Design Dossier

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White nylon Marilyn dress and red velvet gown with lacing on both sides of corset top

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Polka dot baby doll dress with puff sleeves + Jungle tote with red lining and wood rings (click for detail)

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Detail of mint eyelet bustier

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Immaculata High School Mascot

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Award winning Study Tote convertible student carryall (click for more images)

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Sketches

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9 Responses to Design Dossier

  1. Michelle says:

    Hi Cymbria,

    I hadn’t seen this aspect of your blog. It’s lovely. What an amazing assortment of things. It’s interesting, when seeing them one at a time, to view them together. It simply glows.

  2. Type Writer says:

    You’ll find that picking up your second instrument will be easier than your first, and guitar is a pretty easy instrument to get started on, once your fingers learn how to switch between chords. And playing open mikes is an excellent learning tool, as it forces you to practise playing songs. Plus, most of the other people won’t be any better than you 🙂 (And that’s not a reflection on you, BTW; once you start playing them, you’ll see that the bar is pretty low)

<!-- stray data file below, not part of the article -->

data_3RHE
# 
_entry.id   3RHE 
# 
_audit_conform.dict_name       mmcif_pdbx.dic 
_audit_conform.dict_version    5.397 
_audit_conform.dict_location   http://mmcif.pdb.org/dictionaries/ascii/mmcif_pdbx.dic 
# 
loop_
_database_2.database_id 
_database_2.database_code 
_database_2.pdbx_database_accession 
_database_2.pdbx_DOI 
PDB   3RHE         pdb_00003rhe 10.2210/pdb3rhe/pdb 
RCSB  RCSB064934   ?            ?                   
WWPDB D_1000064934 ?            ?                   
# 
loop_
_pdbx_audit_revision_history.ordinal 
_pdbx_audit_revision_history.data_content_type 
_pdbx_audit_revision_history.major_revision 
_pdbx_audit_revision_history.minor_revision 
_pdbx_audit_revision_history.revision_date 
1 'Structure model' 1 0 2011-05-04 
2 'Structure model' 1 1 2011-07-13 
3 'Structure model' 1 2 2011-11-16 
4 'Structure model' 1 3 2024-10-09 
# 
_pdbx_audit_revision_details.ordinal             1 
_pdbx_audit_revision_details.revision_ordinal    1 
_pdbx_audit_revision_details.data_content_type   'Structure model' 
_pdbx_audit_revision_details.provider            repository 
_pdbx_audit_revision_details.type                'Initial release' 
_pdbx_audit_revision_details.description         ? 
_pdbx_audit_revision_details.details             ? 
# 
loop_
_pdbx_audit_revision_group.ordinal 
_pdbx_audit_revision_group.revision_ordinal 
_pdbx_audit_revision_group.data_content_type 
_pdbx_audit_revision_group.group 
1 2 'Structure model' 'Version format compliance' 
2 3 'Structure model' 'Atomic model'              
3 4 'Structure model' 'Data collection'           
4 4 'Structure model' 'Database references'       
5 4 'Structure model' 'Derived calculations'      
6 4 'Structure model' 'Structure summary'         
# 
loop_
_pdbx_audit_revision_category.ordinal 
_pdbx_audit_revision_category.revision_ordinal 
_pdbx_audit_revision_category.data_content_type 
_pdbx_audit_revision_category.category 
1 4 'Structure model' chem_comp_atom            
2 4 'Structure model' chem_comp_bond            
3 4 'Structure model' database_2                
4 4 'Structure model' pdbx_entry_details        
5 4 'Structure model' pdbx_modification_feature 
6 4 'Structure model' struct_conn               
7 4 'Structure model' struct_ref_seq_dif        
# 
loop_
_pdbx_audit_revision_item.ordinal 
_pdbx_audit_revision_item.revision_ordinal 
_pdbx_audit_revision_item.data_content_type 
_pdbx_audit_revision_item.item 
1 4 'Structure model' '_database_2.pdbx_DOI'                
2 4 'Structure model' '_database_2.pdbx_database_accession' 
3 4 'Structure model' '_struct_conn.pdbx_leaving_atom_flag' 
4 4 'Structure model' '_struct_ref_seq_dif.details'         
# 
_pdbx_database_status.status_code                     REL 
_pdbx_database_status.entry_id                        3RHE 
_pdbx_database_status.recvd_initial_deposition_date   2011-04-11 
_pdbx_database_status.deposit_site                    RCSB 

TW

  3. Cymbria says:

    hmmmm, I think that’s encouragement lol. Ya, that switching between chords thing is pretty tricky. And I though the “before” you can play the guitar was the tough part. Less rain though.

  4. Type Writer says:

    hmmmm, I think that’s encouragement lol.

    Yes, it was meant to be, even if it didn’t sound like it 🙂 What I was trying to say is that open-mikes are the lowest-pressure gigs there are, as they’re meant to encourage people to come out and try playing a few songs in public (most open-mikes typically only have each performer do 1-3 songs).

    The audiences usually consists of other musicians, their family and friends, and college kids (and maybe an ageing hippie or two :)). It usually makes for a mellow, supportive atmosphere; and even if the audience isn’t that into it, the host (for whom this a paying gig) will be, so you can count on at least one person in the room being on your side (but I’m sure you could also put your husband in that column :))
    Plus you’ll find that you’ll usually get a few style points for showing up on a regular basis…

    Maybe your next serial could be about playing at an open mike…

    TW
    p.s. Switching between chords seems really hard at first, and it will probably take some practice to get it right. But once you have a few chords under your belt, try finding songs to play that use those chords, as ultimately that’s what really gets you to master those transitions…

  5. Cymbria says:

    Have you played any?

    The environment sounds a lot more low key and “chill” than I was expecting. I might actually give it a go. It sure would be a great practice motivator! I used to be petrified playing the flute in solo performances, but it’s a whole lot harder to tell that a person’s nervous playing the guitar than the flute! Vibrato anyone? lol

    I need all the “style points” I can get. I assume you’re talking about playing style, and not my kickin’ green tweed hat? Thank you so much for all your encouragement!! And yeppers, my hubby dearest better be front row and center with bells on.